Dr Sarah Tuck (BA English and Drama 1986, MA in Theatre 1989, PhD 2015) is a curator and researcher. Her research and practice is based within the area of socially engaged practice, curation and theory. Her work in this area has included leading CREATE, the national development agency for collaborative arts in Ireland, to the publishing and dissemination of ideas on the “public sphere”, agonism and the “curatorial” as a mode of enquiry, cultural production and critical research practice.
She is the author of After the Agreement – Contemporary Photography in Northern Ireland (Black Dog Publishing 2015) a curated research project which explores the affective meanings of images and the socio-political context of post Agreement.
She is currently a post-doctoral researcher in Photography and Human Rights with Valand Academy, Gothenburg University and the Hasselblad Foundation.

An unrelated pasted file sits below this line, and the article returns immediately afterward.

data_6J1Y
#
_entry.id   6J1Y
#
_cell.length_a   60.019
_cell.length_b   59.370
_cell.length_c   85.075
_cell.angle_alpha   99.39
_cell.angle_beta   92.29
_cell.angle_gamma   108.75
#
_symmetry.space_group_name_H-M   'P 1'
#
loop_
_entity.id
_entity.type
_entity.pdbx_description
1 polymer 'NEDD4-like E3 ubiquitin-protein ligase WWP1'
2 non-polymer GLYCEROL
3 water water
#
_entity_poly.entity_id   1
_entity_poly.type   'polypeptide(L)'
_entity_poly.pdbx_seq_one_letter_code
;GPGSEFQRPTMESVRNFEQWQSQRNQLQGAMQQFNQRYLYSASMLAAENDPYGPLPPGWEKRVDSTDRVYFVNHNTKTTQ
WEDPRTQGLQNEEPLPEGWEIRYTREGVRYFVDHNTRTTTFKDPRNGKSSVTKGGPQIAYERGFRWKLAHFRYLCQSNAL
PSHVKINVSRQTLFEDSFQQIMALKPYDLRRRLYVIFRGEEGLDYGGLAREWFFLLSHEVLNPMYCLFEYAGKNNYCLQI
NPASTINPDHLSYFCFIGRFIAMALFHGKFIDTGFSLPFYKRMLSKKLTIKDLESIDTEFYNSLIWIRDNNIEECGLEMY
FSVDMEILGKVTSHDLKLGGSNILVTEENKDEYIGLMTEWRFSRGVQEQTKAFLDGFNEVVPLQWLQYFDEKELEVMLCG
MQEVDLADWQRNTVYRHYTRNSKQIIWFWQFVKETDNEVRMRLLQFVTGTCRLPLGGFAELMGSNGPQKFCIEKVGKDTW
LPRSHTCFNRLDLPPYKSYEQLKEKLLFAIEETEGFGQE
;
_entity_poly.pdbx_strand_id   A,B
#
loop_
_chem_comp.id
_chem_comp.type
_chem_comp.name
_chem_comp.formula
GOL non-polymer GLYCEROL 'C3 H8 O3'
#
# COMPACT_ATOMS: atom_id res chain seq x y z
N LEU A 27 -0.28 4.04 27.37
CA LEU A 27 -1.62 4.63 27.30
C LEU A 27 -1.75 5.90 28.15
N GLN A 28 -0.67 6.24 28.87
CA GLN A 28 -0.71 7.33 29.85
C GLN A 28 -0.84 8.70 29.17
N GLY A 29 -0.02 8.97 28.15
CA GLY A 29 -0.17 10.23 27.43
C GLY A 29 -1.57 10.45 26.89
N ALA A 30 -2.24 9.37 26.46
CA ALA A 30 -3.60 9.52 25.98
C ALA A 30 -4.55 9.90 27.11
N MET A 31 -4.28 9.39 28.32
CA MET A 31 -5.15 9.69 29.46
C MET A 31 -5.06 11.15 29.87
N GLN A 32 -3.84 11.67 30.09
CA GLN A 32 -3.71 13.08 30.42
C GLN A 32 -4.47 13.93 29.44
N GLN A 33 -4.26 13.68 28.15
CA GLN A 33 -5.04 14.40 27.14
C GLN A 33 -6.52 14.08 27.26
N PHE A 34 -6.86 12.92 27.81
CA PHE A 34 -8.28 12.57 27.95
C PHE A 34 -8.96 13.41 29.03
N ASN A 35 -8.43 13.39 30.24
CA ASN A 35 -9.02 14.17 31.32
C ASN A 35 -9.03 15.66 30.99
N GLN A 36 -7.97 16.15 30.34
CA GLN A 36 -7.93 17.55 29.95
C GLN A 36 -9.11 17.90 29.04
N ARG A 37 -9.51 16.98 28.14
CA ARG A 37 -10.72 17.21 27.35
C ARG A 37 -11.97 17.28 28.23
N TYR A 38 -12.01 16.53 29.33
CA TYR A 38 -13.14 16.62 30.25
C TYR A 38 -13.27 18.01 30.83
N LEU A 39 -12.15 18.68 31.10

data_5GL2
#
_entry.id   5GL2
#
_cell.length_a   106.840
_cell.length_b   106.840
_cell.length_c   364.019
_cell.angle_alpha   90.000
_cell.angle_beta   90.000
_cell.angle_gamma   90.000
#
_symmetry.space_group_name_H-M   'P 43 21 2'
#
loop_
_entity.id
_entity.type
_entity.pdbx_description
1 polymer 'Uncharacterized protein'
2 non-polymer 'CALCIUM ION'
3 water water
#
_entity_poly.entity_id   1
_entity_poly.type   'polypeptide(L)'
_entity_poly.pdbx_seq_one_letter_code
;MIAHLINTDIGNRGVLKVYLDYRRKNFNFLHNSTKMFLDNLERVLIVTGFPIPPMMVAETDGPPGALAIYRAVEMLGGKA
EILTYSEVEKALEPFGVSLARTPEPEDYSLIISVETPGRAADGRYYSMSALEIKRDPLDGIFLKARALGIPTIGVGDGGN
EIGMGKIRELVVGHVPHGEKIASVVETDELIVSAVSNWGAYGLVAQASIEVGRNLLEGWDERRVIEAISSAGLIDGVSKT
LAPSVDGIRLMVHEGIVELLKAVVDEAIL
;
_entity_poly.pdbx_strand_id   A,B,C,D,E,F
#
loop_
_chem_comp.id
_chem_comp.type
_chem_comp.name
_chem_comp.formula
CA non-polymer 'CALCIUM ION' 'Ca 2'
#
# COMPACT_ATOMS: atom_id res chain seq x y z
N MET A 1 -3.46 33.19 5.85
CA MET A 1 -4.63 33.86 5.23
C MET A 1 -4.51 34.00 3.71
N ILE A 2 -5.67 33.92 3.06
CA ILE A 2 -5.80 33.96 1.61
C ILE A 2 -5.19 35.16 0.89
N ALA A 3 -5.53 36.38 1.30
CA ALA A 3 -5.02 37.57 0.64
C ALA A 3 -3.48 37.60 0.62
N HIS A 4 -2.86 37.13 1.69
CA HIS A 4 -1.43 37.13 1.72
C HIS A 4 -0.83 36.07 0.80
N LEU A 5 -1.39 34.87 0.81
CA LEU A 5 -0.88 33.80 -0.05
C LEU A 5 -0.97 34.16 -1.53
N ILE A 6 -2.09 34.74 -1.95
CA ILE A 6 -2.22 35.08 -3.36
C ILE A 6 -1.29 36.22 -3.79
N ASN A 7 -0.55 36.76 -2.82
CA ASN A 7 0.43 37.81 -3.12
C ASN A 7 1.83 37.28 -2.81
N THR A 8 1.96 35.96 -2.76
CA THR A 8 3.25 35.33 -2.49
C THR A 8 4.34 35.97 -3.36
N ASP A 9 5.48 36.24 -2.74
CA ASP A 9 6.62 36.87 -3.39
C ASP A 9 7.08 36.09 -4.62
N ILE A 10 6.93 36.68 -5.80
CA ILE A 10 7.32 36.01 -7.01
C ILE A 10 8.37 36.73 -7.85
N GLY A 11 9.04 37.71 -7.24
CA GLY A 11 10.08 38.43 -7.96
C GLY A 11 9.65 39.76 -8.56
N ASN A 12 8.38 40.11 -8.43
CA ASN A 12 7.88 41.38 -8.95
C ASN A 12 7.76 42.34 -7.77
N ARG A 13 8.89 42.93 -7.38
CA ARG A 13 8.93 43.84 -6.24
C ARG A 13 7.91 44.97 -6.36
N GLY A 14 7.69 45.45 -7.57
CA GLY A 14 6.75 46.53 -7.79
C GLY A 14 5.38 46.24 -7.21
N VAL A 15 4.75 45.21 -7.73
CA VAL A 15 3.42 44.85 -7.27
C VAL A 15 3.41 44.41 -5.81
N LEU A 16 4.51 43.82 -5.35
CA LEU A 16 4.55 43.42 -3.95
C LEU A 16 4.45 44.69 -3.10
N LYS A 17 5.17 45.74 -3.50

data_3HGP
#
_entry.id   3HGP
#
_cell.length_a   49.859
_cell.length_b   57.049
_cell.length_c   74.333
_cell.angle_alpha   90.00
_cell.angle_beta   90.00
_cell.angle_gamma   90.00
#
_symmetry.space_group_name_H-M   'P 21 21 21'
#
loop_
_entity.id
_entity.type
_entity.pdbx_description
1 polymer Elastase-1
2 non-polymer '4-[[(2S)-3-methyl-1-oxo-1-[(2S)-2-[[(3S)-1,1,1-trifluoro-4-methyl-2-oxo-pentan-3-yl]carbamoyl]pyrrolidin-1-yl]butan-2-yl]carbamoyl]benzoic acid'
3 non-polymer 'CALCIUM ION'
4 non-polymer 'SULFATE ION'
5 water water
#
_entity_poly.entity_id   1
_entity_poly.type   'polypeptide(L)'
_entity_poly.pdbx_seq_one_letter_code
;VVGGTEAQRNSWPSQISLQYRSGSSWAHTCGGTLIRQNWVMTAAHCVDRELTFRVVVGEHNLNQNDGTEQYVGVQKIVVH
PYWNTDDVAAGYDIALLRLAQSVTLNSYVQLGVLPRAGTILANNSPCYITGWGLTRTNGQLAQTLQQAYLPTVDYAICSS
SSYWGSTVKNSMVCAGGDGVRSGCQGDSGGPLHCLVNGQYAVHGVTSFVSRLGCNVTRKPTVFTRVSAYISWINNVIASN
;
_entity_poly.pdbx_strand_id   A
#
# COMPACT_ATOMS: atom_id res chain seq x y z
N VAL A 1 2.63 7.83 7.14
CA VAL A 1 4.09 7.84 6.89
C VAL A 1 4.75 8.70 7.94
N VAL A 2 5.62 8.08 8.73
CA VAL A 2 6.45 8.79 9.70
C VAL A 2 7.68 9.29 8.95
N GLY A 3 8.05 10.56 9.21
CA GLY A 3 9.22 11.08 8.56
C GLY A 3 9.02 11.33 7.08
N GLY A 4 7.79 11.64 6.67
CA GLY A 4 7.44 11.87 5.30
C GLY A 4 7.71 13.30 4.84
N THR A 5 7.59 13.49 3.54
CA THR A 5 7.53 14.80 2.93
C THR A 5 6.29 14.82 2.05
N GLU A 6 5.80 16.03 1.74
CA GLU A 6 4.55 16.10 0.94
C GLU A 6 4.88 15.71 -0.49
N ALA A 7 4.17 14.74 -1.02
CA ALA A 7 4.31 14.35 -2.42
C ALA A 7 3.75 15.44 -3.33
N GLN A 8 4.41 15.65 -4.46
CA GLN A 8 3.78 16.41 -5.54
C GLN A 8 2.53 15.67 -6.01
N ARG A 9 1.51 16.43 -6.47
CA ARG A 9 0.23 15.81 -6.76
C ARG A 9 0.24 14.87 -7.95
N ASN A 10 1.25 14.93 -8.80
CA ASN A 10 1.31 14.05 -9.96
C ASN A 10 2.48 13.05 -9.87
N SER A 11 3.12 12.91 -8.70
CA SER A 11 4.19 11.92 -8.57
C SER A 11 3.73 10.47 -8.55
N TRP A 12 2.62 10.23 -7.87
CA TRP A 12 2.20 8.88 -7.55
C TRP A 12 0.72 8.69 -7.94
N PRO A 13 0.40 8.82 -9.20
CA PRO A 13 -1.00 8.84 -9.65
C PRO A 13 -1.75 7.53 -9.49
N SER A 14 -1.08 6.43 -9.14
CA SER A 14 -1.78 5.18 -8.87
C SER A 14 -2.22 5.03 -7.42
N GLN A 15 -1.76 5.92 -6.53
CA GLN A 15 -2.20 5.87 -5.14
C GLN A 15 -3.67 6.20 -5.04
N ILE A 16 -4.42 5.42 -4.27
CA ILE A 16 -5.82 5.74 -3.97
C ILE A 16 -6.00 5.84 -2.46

Drone Vision: Warfare, Surveillance and Protest
Characterising drone vision as an emerging asymmetric system of being seen and not seeing, the paper explores how drone vision is part of an expanded governmental surveillance of people, killing at a distance and an insurgent strategy of recognition, solidarity and affiliation across time and place.
Drawing on these multiple uses of drone technology the paper will present the curated research project Drone Vision, a collaborative initiative between the cities Gothenburg, Lahore and Nicosia – and present some preliminary thoughts on how drone technology might be used as an infrastructure of protest that re-orientates understandings of political culture and the theorisation of photography.